A previously unreleased trio recording from Pat Martino provides new insight both into his obvious debt to Wes Montgomery and Grant Green — but also how his burning, blinding speed outstripped anything those old masters ever attempted, even as the guitarist opened a door for fusion’s looming ferocity.
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Don Airey, who had a vibrant career of his own prior to Deep Purple, has provided a ringing farewell for his old bandmate Gary Moore — with a final assist from the too-soon-gone guitarist himself.
Slowly at first, and then with a tornadic gush, Brian Eno and Karl Hyde begin this collaborative journey. “The Satellites” begins with an almost imperceptible pulse, then synth and sax tangle and untangle — creating an undulating dissonance, before there emerges from these whispers a canny amalgam of Eno’s ambient ruminations and Hyde’s Underworld electronica.
An enormous leap forward in both focus and experimental verve, the Ghost of a Saber Tooth Tiger has released a prismatic explosion of psychedelia, woozy but also cut through with vocal sun shards, called “Moth to a Flame.”
Robert Cray switches producers for his second album in two years for Mascot/Provogue, but keeps the same visceral guitar presence on the advance single “You Move Me.” It’s bright, then serrated — and always right up front — throughout this loping paean to wobbly-kneed passion.
The surprise, really, isn’t how much this sounds like classic-era Joy Division. Electric Litany has made a quick name for itself with its synthy, melancholic etherealism. It’s the presence at the boards of one Alan Parsons. Yes, of Pink Floyd and “Eye in the Sky” fame.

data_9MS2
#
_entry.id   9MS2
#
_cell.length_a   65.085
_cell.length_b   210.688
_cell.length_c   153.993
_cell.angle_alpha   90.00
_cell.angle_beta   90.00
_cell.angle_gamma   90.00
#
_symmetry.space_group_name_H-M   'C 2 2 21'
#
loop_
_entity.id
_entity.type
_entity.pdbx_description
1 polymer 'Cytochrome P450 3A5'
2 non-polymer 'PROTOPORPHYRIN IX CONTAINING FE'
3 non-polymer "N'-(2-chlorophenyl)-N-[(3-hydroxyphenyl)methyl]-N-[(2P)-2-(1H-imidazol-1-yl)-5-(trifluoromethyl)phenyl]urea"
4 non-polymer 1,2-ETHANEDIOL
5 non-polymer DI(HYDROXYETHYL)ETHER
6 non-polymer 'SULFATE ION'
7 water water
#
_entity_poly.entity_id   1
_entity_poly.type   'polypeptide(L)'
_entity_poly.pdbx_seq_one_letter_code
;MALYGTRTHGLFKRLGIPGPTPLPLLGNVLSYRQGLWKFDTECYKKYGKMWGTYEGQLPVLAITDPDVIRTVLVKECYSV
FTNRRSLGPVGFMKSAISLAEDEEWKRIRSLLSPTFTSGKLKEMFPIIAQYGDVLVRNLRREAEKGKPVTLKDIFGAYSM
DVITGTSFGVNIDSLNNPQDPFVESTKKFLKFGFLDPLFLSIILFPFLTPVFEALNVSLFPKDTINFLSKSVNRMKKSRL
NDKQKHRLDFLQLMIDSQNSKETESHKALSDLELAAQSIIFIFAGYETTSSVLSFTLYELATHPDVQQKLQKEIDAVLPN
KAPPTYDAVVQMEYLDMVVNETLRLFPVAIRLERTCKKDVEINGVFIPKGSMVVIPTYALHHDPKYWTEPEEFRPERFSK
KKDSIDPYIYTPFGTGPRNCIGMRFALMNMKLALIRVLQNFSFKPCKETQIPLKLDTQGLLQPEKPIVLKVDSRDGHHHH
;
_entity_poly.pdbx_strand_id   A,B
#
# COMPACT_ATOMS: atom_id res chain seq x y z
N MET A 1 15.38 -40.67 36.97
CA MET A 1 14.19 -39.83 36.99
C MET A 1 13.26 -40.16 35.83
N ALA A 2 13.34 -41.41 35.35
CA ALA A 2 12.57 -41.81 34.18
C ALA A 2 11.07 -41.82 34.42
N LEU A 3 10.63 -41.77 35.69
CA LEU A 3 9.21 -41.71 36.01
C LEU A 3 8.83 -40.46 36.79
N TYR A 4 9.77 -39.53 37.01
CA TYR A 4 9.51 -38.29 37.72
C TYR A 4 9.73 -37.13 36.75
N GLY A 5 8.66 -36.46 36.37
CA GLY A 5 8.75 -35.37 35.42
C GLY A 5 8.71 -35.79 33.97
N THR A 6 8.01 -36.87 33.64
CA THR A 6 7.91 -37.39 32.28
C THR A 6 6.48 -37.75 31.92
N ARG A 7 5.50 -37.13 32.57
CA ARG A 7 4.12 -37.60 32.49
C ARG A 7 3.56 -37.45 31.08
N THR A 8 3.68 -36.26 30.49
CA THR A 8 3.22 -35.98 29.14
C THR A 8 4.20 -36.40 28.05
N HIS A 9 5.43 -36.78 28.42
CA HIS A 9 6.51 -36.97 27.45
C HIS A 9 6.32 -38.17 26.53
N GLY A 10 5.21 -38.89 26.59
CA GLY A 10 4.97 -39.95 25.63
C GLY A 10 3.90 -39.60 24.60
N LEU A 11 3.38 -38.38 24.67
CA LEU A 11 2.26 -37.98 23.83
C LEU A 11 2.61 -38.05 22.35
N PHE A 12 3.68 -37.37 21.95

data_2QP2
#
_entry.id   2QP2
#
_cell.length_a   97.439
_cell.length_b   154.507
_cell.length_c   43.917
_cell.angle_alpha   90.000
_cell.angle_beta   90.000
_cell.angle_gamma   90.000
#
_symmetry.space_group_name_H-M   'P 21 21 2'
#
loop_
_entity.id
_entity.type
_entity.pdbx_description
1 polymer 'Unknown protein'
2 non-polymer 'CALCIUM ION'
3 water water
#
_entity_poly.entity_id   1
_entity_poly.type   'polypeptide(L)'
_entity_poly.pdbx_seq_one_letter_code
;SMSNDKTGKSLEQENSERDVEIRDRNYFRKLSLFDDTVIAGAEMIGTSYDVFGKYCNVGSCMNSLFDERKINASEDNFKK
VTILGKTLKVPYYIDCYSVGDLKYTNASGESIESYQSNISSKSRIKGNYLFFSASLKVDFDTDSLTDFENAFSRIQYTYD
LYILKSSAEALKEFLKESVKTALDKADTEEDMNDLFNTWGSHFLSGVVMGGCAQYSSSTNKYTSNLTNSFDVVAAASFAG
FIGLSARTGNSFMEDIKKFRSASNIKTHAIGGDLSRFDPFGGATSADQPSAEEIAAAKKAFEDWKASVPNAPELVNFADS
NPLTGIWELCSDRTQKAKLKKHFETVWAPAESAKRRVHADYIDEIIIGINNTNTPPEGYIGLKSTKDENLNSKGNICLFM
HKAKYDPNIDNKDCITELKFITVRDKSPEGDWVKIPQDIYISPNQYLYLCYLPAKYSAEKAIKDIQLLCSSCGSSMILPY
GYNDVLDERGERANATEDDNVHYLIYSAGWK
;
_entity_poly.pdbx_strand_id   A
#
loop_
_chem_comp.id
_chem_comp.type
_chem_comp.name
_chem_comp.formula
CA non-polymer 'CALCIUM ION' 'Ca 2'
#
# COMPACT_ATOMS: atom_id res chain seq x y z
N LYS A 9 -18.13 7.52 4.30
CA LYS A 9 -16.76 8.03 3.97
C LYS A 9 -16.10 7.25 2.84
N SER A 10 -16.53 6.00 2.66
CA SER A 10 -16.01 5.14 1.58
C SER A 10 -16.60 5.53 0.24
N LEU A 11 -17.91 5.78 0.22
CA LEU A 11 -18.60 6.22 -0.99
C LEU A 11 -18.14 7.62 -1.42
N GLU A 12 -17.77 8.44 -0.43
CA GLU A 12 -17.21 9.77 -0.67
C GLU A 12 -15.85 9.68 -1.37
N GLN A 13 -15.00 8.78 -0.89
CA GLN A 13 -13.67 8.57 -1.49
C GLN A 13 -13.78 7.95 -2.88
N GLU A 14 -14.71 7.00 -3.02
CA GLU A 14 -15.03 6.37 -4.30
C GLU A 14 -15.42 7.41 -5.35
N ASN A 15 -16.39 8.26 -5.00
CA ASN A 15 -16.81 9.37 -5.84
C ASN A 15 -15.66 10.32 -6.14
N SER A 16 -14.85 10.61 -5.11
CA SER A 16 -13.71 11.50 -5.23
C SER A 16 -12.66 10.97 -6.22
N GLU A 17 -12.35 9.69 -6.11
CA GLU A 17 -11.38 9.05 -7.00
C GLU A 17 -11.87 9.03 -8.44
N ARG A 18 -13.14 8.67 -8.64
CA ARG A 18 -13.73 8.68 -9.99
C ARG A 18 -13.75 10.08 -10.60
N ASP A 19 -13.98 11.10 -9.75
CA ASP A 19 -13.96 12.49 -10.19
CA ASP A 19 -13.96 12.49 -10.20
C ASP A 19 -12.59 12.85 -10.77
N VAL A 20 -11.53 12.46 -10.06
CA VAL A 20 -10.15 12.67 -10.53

That Jackson Browne, one of the 1970s and ’80s most prolific and recognizable singer-songwriters, hasn’t already had one of these all-out, star-flecked tribute moments boggles the mind, really.
Offered with a rough-hewn, acoustic grace, Damian Joyce’s paean to the Big Apple unfolds with a warm confidentiality. But the beginning? Pure Keith Emerson.
Once the proposed title for the first album from this new iteration of Asia, “Valkyrie” finds John Wetton fashioning an epic tale of struggle and of redemption — something that couldn’t be further away from the compact pop of signature hits like “Heat of the Moment.”
Mike Love has officially released a long-bootlegged song in tribute to George Harrison, who would have been 71 on Tuesday. The Beach Boys frontman calls it “Pisces Brothers,” since he and the late Beatles star shared the same astrological sign.